Next week is Screen-Free Week (formerly known as TV Turnoff Week), as brought to you by the Campaign for a Commercial Free Childhood . I've known about this week for years, and we've never once observed it. For one thing, it invariably corresponds to our April school break, thus presenting two options: Either a) we're already doing something so fun that screen-free isn't really relevant or b) the always preachy CCFC is now suggesting that I go a solid, school-less week-a week in which I will still be holding to a regular work schedule, and my four children will be running wild around me, invariably losing their generally excellent ability to self-entertain and peacefully interact at approximately 5:00 daily, precisely the moment when I'm desperately trying to finish up the last bits of work for the day and start dinner-without once resorting to the highly addictive, all-child-inclusive form of entertainment that is Phineas and Ferb .
Which leads me to the following counterintuitive (and admittedly somewhat self-serving) Suggestion: screen-free week is for kids who control their own screen time.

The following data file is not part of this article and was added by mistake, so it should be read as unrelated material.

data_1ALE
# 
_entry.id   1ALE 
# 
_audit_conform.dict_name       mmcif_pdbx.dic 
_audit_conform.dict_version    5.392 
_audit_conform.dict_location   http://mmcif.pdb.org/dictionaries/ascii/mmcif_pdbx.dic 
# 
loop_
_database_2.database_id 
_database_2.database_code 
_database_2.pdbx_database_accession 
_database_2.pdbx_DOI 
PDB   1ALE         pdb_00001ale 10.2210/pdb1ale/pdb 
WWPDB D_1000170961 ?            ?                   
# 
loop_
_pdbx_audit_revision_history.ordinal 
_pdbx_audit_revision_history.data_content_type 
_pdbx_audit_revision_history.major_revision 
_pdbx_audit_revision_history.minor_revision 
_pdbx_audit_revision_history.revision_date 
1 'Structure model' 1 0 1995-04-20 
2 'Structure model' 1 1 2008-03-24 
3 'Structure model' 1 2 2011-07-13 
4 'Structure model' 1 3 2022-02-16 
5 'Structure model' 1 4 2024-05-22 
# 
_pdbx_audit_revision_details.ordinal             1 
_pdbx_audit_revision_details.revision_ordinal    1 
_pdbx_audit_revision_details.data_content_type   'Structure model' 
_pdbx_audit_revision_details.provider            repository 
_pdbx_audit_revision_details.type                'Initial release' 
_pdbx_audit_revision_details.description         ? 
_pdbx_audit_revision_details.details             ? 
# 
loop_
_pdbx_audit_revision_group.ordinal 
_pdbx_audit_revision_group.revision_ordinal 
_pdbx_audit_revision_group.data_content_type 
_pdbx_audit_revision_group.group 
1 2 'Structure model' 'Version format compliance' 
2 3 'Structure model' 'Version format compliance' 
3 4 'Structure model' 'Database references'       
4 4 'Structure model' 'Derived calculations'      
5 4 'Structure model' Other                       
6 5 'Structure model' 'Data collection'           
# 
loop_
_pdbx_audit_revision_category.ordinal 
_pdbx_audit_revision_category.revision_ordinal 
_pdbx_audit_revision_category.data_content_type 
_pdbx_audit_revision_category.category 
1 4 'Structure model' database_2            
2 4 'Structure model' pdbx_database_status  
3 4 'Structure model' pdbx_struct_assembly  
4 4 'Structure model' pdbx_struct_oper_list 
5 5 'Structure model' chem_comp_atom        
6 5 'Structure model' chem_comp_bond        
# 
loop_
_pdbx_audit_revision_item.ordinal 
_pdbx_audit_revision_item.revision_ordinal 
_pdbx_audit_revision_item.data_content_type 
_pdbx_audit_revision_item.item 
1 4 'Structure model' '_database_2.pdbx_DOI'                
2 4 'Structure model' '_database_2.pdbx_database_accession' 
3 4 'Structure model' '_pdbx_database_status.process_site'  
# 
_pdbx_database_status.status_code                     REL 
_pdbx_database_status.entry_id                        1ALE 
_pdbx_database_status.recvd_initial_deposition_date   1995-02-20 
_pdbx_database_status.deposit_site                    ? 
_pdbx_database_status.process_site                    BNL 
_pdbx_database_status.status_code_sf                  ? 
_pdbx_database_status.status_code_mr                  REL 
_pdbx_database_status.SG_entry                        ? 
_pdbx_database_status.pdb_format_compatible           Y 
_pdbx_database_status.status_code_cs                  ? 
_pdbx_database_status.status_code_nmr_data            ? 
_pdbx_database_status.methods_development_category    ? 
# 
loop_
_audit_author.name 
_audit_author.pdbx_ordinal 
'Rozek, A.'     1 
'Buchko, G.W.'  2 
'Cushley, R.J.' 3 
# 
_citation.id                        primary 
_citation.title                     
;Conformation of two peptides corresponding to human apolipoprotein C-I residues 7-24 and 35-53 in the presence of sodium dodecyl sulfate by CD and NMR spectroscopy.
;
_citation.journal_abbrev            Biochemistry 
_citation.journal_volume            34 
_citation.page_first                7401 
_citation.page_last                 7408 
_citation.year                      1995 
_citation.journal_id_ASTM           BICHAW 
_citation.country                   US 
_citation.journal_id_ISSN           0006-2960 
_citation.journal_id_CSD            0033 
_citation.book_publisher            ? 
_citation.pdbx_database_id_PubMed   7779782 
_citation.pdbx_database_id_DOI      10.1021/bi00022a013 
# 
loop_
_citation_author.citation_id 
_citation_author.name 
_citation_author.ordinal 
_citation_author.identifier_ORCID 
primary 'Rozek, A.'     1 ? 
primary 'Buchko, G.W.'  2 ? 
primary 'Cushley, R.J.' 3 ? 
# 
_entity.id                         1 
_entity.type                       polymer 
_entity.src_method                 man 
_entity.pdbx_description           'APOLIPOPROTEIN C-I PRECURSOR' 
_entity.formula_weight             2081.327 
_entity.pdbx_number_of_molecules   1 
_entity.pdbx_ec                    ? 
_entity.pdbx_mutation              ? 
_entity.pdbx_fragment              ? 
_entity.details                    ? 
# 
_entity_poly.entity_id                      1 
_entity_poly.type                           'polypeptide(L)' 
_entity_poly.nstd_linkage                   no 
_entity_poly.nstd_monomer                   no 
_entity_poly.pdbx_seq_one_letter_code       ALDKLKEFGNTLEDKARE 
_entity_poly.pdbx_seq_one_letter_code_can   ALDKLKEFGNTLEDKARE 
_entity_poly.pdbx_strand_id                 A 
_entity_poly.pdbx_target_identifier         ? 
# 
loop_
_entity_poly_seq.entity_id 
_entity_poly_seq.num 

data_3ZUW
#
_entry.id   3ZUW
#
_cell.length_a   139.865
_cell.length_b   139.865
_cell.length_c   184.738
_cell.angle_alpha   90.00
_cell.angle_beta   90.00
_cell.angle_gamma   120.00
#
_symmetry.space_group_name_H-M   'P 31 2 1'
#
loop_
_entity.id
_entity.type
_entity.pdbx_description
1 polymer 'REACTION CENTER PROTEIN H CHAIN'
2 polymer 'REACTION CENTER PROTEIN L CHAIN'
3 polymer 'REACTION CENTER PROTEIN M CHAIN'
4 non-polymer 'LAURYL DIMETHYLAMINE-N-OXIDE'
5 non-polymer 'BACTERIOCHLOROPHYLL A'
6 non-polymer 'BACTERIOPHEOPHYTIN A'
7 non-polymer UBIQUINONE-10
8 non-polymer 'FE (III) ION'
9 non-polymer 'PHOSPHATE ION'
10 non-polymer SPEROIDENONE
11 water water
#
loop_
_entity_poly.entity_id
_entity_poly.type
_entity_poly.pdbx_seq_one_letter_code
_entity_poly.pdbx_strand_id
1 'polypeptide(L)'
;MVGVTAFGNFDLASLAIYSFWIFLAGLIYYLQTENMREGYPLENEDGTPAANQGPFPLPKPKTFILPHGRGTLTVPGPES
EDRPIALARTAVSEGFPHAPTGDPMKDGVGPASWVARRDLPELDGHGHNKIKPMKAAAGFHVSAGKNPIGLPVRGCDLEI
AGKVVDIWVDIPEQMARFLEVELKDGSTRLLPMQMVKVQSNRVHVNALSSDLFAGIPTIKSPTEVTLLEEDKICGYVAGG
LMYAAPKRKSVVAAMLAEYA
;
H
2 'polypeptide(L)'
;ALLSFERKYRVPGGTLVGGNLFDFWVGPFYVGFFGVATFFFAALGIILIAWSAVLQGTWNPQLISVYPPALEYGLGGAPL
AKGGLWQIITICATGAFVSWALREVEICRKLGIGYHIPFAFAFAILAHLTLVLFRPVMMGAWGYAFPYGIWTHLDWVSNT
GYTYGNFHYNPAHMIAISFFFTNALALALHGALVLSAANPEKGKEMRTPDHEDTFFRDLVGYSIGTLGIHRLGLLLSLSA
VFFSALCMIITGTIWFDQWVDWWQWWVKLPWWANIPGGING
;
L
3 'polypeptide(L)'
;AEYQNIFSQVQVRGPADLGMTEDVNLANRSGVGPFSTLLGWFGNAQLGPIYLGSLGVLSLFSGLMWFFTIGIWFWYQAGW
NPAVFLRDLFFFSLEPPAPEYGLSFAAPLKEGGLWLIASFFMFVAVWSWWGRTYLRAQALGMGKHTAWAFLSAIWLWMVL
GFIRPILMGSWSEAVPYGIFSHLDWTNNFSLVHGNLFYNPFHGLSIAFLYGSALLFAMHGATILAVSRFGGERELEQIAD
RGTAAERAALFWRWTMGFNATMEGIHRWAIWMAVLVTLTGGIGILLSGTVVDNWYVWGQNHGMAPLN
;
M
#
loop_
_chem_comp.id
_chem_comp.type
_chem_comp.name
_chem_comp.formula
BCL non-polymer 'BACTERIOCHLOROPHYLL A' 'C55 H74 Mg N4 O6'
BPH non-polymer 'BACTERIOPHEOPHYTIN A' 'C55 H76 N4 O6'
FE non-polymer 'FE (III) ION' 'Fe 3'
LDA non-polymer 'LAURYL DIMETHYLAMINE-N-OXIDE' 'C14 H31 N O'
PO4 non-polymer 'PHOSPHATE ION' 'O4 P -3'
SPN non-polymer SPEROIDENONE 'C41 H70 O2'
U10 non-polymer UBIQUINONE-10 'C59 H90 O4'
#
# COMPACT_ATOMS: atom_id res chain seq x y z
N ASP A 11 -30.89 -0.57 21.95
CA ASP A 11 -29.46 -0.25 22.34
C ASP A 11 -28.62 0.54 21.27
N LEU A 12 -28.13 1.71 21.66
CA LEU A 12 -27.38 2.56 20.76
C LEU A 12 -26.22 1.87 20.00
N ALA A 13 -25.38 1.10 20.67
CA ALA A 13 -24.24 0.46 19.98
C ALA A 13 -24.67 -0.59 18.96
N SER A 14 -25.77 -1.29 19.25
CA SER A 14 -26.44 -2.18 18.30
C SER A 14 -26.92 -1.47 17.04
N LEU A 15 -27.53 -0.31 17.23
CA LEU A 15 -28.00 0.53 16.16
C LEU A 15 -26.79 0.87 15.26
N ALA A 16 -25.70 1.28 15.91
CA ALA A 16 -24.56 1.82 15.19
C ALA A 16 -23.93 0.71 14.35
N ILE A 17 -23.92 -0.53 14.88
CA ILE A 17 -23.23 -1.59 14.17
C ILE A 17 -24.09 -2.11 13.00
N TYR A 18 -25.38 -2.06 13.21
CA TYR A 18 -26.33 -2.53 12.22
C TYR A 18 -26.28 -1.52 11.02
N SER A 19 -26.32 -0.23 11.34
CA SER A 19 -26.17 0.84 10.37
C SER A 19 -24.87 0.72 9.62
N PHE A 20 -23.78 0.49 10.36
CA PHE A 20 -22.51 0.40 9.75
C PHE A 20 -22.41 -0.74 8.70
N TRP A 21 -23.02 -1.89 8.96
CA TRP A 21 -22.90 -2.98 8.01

You'd think it would be just the opposite, right? After all, the younger a kid is, the less "screen time" is considered acceptable. But when it comes to younger kids, like mine, any parent who's likely to go for "screen-free week" is probably already doling out the screen time with a pretty hesitant hand. Going cold turkey is far more about the parent in those cases than it is about the child.
Until a kid has some grasp of why screen-free week matters, I think the point of it is lost. And I suspect an understanding of that point probably correlates pretty strongly with becoming a person who might, of her own volition, come inside and sit down to the TV, the computer or a phone or video game. In our house, we're not there yet. I support the idea of a "screen-free week," but I support it as a family project, not a top-down imposition of a temporary new screen rule. So until I have a kid with his or her own screen, I think I'll give screen-free week a guilt-free pass.
Photograph of toddler with smart phone by Getty Images/Thinkstock.
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